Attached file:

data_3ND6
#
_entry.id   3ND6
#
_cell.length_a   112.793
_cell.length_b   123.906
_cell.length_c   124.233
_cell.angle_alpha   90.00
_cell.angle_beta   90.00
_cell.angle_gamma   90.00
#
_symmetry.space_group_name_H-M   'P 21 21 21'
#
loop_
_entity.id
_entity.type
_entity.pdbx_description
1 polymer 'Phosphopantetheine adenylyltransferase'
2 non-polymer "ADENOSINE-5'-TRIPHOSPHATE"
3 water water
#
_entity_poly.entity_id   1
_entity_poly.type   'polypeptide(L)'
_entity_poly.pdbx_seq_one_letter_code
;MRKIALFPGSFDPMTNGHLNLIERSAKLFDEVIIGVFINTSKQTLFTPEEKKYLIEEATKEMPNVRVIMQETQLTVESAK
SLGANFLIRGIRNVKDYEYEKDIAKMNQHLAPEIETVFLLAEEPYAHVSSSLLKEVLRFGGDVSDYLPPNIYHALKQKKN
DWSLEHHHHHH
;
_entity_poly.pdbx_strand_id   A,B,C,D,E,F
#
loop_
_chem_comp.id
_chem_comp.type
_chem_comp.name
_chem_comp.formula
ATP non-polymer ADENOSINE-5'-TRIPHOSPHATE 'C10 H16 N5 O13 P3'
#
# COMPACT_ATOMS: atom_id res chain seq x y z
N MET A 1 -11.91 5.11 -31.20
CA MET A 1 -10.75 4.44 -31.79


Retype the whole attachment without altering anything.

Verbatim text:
data_3ND6
#
_entry.id   3ND6
#
_cell.length_a   112.793
_cell.length_b   123.906
_cell.length_c   124.233
_cell.angle_alpha   90.00
_cell.angle_beta   90.00
_cell.angle_gamma   90.00
#
_symmetry.space_group_name_H-M   'P 21 21 21'
#
loop_
_entity.id
_entity.type
_entity.pdbx_description
1 polymer 'Phosphopantetheine adenylyltransferase'
2 non-polymer "ADENOSINE-5'-TRIPHOSPHATE"
3 water water
#
_entity_poly.entity_id   1
_entity_poly.type   'polypeptide(L)'
_entity_poly.pdbx_seq_one_letter_code
;MRKIALFPGSFDPMTNGHLNLIERSAKLFDEVIIGVFINTSKQTLFTPEEKKYLIEEATKEMPNVRVIMQETQLTVESAK
SLGANFLIRGIRNVKDYEYEKDIAKMNQHLAPEIETVFLLAEEPYAHVSSSLLKEVLRFGGDVSDYLPPNIYHALKQKKN
DWSLEHHHHHH
;
_entity_poly.pdbx_strand_id   A,B,C,D,E,F
#
loop_
_chem_comp.id
_chem_comp.type
_chem_comp.name
_chem_comp.formula
ATP non-polymer ADENOSINE-5'-TRIPHOSPHATE 'C10 H16 N5 O13 P3'
#
# COMPACT_ATOMS: atom_id res chain seq x y z
N MET A 1 -11.91 5.11 -31.20
CA MET A 1 -10.75 4.44 -31.79